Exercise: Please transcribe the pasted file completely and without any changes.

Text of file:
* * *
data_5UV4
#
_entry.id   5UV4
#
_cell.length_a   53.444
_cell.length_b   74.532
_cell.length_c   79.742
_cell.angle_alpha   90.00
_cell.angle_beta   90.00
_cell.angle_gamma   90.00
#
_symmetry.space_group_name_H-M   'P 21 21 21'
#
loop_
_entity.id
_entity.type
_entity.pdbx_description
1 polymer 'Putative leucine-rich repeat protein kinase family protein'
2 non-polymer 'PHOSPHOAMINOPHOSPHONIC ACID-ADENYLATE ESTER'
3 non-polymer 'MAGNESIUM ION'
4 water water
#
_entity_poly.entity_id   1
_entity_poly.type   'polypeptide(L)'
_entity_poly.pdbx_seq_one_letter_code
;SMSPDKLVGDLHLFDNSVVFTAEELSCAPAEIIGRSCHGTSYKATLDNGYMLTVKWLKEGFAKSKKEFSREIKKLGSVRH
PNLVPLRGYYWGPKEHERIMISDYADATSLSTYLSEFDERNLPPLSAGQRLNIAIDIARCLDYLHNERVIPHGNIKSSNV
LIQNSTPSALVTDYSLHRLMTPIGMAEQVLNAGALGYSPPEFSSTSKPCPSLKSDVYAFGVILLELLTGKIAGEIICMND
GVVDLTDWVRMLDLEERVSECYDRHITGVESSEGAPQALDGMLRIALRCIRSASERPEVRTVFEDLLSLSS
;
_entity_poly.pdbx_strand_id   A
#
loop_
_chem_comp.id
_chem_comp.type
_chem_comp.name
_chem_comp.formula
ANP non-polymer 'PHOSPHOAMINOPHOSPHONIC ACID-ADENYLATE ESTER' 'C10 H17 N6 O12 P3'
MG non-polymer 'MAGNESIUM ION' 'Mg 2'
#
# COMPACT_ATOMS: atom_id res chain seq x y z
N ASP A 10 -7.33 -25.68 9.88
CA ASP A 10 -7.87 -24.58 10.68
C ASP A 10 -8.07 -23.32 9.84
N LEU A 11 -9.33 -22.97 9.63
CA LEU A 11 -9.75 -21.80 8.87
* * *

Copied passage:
data_5UV4
#
_entry.id   5UV4
#
_cell.length_a   53.444
_cell.length_b   74.532
_cell.length_c   79.742
_cell.angle_alpha   90.00
_cell.angle_beta   90.00
_cell.angle_gamma   90.00
#
_symmetry.space_group_name_H-M   'P 21 21 21'
#
loop_
_entity.id
_entity.type
_entity.pdbx_description
1 polymer 'Putative leucine-rich repeat protein kinase family protein'
2 non-polymer 'PHOSPHOAMINOPHOSPHONIC ACID-ADENYLATE ESTER'
3 non-polymer 'MAGNESIUM ION'
4 water water
#
_entity_poly.entity_id   1
_entity_poly.type   'polypeptide(L)'
_entity_poly.pdbx_seq_one_letter_code
;SMSPDKLVGDLHLFDNSVVFTAEELSCAPAEIIGRSCHGTSYKATLDNGYMLTVKWLKEGFAKSKKEFSREIKKLGSVRH
PNLVPLRGYYWGPKEHERIMISDYADATSLSTYLSEFDERNLPPLSAGQRLNIAIDIARCLDYLHNERVIPHGNIKSSNV
LIQNSTPSALVTDYSLHRLMTPIGMAEQVLNAGALGYSPPEFSSTSKPCPSLKSDVYAFGVILLELLTGKIAGEIICMND
GVVDLTDWVRMLDLEERVSECYDRHITGVESSEGAPQALDGMLRIALRCIRSASERPEVRTVFEDLLSLSS
;
_entity_poly.pdbx_strand_id   A
#
loop_
_chem_comp.id
_chem_comp.type
_chem_comp.name
_chem_comp.formula
ANP non-polymer 'PHOSPHOAMINOPHOSPHONIC ACID-ADENYLATE ESTER' 'C10 H17 N6 O12 P3'
MG non-polymer 'MAGNESIUM ION' 'Mg 2'
#
# COMPACT_ATOMS: atom_id res chain seq x y z
N ASP A 10 -7.33 -25.68 9.88
CA ASP A 10 -7.87 -24.58 10.68
C ASP A 10 -8.07 -23.32 9.84
N LEU A 11 -9.33 -22.97 9.63
CA LEU A 11 -9.75 -21.80 8.87